MTA 2019 - 0049

Greg Ward, commercial sales director (second right) of sponsor Bridgestone, hands over the trophy to UPS international director of automotive engineering Luke Wake (holding trophy) and automotive director Matt Nicholson (far left)

In an industry striving to meet environmental targets, UPS stands out for taking on the challenge of charging electric vehicles – and overcoming it.

The transition to electric vehicles (EVs) by haulage fleets comes with significant challenges, not least how you go about charging them all up. The move by UPS to EVs goes back a few years and, according to the company, was prompted by risk mitigation and a need to address London’s poor air quality.

But in order to meet emissions goals and electrify its fleet at its central depot in Camden, it needed to find a way of accommodating charging on a commercial scale.

The solution, developed in collaboration with UK Power Networks and Cross River Partnership, removes the need for an expensive upgrade to the power supply grid in order to simultaneously recharge 170 vehicles overnight – and the initiative won it the Best Use of Technology Award at the Motor Transport Awards 2019.

Artificial intelligence

SMART grid is an operating system that charges its EV fleet via control algorithms that respond to network grid capacity and the use of artificial intelligence (AI).

UPS says it evaluated different technologies and assessed various smart-charging options and came to the conclusion that a combination of Active Network Management and Energy Storage Systems, along with a high-speed power meter and smart charge posts, could all work together to intelligently monitor energy demand.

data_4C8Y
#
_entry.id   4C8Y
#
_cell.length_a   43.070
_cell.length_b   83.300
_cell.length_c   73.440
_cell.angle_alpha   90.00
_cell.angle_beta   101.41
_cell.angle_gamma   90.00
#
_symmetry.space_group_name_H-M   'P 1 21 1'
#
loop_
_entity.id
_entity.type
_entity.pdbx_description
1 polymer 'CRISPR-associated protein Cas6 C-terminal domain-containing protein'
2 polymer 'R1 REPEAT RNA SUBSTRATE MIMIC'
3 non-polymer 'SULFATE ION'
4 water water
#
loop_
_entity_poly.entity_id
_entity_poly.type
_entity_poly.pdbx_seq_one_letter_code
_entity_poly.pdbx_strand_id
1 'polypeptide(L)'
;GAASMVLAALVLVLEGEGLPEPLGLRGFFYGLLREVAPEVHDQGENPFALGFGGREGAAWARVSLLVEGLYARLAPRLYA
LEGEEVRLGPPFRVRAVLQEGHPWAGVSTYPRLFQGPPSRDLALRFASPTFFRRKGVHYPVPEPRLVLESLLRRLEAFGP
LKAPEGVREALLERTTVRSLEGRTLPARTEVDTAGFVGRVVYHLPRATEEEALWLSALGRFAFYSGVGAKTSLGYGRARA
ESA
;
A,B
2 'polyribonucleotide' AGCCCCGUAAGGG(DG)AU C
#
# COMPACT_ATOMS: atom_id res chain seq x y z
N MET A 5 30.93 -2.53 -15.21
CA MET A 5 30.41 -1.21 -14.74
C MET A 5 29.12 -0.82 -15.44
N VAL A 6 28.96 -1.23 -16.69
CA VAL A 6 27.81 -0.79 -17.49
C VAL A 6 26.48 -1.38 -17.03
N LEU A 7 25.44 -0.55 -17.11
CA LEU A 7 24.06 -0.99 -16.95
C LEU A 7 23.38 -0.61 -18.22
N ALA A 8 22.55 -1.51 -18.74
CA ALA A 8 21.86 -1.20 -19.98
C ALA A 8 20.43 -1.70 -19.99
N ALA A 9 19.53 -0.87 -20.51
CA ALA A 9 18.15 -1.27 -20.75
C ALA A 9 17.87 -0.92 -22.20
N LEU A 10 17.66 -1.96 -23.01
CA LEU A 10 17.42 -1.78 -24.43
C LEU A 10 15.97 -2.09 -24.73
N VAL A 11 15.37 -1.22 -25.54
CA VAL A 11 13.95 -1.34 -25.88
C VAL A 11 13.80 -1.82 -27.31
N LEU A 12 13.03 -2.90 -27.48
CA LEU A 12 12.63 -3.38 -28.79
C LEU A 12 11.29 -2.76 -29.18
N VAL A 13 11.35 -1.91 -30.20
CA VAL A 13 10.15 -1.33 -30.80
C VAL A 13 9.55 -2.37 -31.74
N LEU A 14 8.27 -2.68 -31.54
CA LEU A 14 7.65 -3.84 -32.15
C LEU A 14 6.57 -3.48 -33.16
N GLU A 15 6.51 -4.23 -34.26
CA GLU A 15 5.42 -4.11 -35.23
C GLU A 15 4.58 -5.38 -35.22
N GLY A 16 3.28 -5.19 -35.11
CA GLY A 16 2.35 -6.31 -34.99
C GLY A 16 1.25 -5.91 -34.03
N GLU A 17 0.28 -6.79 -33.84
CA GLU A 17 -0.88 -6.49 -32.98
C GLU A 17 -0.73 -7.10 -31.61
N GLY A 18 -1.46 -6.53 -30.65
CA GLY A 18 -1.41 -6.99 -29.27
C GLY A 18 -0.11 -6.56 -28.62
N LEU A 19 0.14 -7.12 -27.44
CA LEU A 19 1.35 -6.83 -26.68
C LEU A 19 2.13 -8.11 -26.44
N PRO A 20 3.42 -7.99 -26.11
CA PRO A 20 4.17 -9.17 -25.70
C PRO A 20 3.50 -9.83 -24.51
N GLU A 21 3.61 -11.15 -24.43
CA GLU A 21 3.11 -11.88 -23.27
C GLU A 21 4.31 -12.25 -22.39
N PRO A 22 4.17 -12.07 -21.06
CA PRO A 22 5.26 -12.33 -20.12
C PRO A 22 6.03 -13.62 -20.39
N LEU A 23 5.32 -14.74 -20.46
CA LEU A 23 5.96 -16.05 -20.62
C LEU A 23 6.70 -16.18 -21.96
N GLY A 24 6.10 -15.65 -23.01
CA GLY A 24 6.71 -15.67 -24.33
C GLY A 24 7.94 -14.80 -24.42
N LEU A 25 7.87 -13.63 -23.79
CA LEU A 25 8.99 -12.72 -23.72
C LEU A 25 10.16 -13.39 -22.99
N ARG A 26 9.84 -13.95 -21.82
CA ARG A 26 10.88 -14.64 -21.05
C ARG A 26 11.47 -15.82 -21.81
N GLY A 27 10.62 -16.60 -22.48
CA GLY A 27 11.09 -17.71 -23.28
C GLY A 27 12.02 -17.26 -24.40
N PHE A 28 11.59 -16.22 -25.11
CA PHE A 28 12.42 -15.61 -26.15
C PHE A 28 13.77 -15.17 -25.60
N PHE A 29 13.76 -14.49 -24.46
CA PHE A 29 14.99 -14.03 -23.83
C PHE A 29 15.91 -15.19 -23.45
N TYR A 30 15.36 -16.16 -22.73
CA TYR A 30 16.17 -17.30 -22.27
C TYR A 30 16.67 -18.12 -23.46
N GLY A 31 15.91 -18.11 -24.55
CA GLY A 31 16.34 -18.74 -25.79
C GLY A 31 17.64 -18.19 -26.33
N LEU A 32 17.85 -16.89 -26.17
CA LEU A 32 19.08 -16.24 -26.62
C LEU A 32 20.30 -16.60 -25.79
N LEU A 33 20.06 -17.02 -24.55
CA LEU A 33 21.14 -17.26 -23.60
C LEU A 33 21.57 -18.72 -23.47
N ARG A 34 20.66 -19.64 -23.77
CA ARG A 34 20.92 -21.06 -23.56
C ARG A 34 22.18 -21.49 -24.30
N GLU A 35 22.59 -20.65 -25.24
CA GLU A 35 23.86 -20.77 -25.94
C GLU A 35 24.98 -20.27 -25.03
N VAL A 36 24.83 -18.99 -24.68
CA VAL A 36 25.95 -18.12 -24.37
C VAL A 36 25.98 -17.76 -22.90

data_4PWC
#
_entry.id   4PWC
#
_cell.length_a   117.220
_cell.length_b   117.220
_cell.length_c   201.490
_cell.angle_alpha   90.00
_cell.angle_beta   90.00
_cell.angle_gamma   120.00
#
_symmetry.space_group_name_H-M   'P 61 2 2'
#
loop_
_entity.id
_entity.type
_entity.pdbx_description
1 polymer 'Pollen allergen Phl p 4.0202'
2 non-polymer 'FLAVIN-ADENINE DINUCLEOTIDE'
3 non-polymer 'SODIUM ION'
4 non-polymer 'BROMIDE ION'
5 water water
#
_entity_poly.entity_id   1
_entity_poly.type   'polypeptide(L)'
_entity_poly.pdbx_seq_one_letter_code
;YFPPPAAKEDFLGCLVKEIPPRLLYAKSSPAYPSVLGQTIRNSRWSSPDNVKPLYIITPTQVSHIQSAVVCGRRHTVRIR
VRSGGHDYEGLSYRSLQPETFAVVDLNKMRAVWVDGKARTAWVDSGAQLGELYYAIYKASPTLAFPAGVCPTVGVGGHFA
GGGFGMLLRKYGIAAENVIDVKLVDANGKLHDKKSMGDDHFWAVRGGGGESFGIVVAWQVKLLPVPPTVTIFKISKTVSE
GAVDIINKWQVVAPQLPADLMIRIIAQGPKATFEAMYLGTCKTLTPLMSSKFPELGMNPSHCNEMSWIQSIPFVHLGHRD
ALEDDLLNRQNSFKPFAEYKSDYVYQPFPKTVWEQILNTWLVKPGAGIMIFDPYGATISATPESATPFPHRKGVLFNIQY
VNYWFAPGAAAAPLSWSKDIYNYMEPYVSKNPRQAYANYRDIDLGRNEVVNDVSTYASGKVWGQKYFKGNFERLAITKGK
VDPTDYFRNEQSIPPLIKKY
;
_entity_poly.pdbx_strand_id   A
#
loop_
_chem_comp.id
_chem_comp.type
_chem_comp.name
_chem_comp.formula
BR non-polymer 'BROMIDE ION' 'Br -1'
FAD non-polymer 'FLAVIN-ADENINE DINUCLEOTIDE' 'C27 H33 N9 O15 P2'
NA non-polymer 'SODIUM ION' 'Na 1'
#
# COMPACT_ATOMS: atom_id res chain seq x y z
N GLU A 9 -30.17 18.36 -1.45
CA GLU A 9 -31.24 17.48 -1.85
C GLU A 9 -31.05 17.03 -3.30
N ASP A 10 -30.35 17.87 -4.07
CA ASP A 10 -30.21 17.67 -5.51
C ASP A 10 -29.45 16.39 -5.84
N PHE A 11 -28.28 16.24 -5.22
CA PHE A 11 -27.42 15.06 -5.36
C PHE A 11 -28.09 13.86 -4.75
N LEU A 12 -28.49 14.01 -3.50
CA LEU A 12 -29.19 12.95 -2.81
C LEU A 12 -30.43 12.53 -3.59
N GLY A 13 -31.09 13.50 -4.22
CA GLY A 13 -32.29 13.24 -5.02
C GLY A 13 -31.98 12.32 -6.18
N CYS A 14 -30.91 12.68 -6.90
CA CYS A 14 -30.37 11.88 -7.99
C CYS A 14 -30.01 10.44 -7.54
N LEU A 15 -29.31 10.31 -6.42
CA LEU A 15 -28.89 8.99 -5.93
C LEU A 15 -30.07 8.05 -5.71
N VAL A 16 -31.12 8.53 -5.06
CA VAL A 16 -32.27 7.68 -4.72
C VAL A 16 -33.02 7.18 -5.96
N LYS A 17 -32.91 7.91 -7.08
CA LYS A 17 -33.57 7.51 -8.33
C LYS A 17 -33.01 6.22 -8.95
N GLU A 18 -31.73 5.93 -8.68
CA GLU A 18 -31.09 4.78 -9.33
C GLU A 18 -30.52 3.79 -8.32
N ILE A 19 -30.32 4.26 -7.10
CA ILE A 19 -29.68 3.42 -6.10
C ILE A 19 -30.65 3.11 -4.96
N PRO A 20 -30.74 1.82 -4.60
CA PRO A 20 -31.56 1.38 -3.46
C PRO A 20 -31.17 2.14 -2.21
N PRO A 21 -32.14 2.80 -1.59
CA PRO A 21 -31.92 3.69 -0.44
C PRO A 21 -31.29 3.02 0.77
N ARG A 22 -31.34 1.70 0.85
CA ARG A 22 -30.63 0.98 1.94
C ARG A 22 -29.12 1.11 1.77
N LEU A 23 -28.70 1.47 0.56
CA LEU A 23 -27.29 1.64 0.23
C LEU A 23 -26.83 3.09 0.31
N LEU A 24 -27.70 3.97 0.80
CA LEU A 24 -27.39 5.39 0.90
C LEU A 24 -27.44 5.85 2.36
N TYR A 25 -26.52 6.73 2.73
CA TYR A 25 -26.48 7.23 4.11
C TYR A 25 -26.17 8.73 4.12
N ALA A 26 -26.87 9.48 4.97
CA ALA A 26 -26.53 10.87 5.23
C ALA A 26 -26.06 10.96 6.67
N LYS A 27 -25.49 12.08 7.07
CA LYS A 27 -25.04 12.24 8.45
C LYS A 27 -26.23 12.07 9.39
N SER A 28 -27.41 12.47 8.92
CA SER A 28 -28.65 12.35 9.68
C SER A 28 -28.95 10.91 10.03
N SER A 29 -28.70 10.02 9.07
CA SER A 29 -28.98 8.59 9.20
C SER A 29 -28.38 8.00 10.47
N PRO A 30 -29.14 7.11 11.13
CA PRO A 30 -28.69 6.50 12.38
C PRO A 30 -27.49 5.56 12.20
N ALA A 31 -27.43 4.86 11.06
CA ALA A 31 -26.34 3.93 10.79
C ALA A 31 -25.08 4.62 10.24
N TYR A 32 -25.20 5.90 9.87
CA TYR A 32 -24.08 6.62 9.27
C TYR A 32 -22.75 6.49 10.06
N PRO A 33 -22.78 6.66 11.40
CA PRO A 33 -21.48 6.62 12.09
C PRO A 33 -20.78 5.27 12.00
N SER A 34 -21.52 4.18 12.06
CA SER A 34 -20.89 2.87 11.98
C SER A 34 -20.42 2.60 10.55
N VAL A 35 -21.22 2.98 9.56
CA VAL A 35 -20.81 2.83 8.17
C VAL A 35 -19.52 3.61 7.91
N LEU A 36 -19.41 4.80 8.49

Luke Wake, UPS international director of automotive engineering, says: “What typically happens with a conventional vehicle grid is there isn’t any intelligence in the network. Our vehicles all return somewhere between 6pm and 7pm to be put on charge.You run the risk of going over the peak threshold and it can trip.”

Not so with SMART grid. Instead of an entire fleet simultaneously being charged on maximum power at the start, a proportion are prioritised and placed on peak power.

AI and algorithms are then relied upon so that the power demand for individual vehicles is monitored and altered as necessary, dropping from 22kW at the start of the evening to 5kW as the night draws on and all the fleet’s batteries continue to be charged up.

“Let’s say the vehicles all have to be despatched at 7am and it’s now 8pm,” explains Wake. “SMART grid calculates the most efficient way to charge all the vehicles so they can all go out – but they don’t go above the threshold.